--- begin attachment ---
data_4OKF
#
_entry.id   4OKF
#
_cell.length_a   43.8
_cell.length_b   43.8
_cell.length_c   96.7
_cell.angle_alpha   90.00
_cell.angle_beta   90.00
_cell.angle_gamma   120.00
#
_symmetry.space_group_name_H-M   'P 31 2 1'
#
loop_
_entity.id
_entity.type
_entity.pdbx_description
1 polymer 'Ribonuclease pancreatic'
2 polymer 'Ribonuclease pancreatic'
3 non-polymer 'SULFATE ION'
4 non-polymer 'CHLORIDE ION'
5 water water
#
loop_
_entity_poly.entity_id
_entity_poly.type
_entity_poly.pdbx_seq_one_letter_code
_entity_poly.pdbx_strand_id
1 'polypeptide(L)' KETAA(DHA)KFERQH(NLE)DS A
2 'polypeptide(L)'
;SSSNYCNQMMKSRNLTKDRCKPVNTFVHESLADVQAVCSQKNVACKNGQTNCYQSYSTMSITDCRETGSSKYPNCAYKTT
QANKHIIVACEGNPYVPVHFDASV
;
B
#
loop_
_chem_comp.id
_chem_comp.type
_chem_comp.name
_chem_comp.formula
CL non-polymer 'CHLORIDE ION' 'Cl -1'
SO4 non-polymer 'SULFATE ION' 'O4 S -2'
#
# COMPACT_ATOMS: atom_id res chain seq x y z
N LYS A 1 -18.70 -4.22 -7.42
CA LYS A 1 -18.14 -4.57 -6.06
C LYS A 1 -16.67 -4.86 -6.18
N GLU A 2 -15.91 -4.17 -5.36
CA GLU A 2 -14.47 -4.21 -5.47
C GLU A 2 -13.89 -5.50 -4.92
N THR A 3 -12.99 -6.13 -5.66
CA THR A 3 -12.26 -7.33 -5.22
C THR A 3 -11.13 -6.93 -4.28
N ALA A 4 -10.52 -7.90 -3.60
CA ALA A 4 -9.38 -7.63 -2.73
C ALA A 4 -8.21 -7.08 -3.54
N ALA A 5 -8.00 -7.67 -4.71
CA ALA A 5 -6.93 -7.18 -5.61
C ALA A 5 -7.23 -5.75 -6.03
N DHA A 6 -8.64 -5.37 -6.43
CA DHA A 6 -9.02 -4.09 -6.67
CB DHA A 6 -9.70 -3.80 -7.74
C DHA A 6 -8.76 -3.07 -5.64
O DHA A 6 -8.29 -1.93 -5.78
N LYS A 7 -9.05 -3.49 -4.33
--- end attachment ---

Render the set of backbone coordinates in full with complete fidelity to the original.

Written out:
data_4OKF
#
_entry.id   4OKF
#
_cell.length_a   43.8
_cell.length_b   43.8
_cell.length_c   96.7
_cell.angle_alpha   90.00
_cell.angle_beta   90.00
_cell.angle_gamma   120.00
#
_symmetry.space_group_name_H-M   'P 31 2 1'
#
loop_
_entity.id
_entity.type
_entity.pdbx_description
1 polymer 'Ribonuclease pancreatic'
2 polymer 'Ribonuclease pancreatic'
3 non-polymer 'SULFATE ION'
4 non-polymer 'CHLORIDE ION'
5 water water
#
loop_
_entity_poly.entity_id
_entity_poly.type
_entity_poly.pdbx_seq_one_letter_code
_entity_poly.pdbx_strand_id
1 'polypeptide(L)' KETAA(DHA)KFERQH(NLE)DS A
2 'polypeptide(L)'
;SSSNYCNQMMKSRNLTKDRCKPVNTFVHESLADVQAVCSQKNVACKNGQTNCYQSYSTMSITDCRETGSSKYPNCAYKTT
QANKHIIVACEGNPYVPVHFDASV
;
B
#
loop_
_chem_comp.id
_chem_comp.type
_chem_comp.name
_chem_comp.formula
CL non-polymer 'CHLORIDE ION' 'Cl -1'
SO4 non-polymer 'SULFATE ION' 'O4 S -2'
#
# COMPACT_ATOMS: atom_id res chain seq x y z
N LYS A 1 -18.70 -4.22 -7.42
CA LYS A 1 -18.14 -4.57 -6.06
C LYS A 1 -16.67 -4.86 -6.18
N GLU A 2 -15.91 -4.17 -5.36
CA GLU A 2 -14.47 -4.21 -5.47
C GLU A 2 -13.89 -5.50 -4.92
N THR A 3 -12.99 -6.13 -5.66
CA THR A 3 -12.26 -7.33 -5.22
C THR A 3 -11.13 -6.93 -4.28
N ALA A 4 -10.52 -7.90 -3.60
CA ALA A 4 -9.38 -7.63 -2.73
C ALA A 4 -8.21 -7.08 -3.54
N ALA A 5 -8.00 -7.67 -4.71
CA ALA A 5 -6.93 -7.18 -5.61
C ALA A 5 -7.23 -5.75 -6.03
N DHA A 6 -8.64 -5.37 -6.43
CA DHA A 6 -9.02 -4.09 -6.67
CB DHA A 6 -9.70 -3.80 -7.74
C DHA A 6 -8.76 -3.07 -5.64
O DHA A 6 -8.29 -1.93 -5.78
N LYS A 7 -9.05 -3.49 -4.33